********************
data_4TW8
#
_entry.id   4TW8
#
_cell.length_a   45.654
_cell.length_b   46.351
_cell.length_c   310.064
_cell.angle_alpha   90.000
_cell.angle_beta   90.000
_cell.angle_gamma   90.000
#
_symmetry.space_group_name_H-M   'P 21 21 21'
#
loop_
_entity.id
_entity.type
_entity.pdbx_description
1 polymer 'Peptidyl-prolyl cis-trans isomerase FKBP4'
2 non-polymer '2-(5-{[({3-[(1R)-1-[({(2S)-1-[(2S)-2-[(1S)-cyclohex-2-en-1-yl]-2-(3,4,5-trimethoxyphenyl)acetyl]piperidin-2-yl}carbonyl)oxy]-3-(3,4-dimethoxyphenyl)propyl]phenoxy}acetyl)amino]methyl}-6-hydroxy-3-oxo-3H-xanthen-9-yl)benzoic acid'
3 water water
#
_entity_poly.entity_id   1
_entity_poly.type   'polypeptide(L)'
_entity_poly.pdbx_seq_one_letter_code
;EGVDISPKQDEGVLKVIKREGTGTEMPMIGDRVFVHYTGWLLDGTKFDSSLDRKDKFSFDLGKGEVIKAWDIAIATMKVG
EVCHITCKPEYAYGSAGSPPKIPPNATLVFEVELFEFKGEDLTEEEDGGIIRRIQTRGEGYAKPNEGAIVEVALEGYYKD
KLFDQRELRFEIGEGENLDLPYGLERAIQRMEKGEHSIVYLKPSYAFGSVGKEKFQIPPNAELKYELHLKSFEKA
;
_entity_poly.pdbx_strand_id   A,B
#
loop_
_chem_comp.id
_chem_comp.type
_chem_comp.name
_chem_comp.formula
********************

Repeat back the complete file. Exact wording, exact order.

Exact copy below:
data_4TW8
#
_entry.id   4TW8
#
_cell.length_a   45.654
_cell.length_b   46.351
_cell.length_c   310.064
_cell.angle_alpha   90.000
_cell.angle_beta   90.000
_cell.angle_gamma   90.000
#
_symmetry.space_group_name_H-M   'P 21 21 21'
#
loop_
_entity.id
_entity.type
_entity.pdbx_description
1 polymer 'Peptidyl-prolyl cis-trans isomerase FKBP4'
2 non-polymer '2-(5-{[({3-[(1R)-1-[({(2S)-1-[(2S)-2-[(1S)-cyclohex-2-en-1-yl]-2-(3,4,5-trimethoxyphenyl)acetyl]piperidin-2-yl}carbonyl)oxy]-3-(3,4-dimethoxyphenyl)propyl]phenoxy}acetyl)amino]methyl}-6-hydroxy-3-oxo-3H-xanthen-9-yl)benzoic acid'
3 water water
#
_entity_poly.entity_id   1
_entity_poly.type   'polypeptide(L)'
_entity_poly.pdbx_seq_one_letter_code
;EGVDISPKQDEGVLKVIKREGTGTEMPMIGDRVFVHYTGWLLDGTKFDSSLDRKDKFSFDLGKGEVIKAWDIAIATMKVG
EVCHITCKPEYAYGSAGSPPKIPPNATLVFEVELFEFKGEDLTEEEDGGIIRRIQTRGEGYAKPNEGAIVEVALEGYYKD
KLFDQRELRFEIGEGENLDLPYGLERAIQRMEKGEHSIVYLKPSYAFGSVGKEKFQIPPNAELKYELHLKSFEKA
;
_entity_poly.pdbx_strand_id   A,B
#
loop_
_chem_comp.id
_chem_comp.type
_chem_comp.name
_chem_comp.formula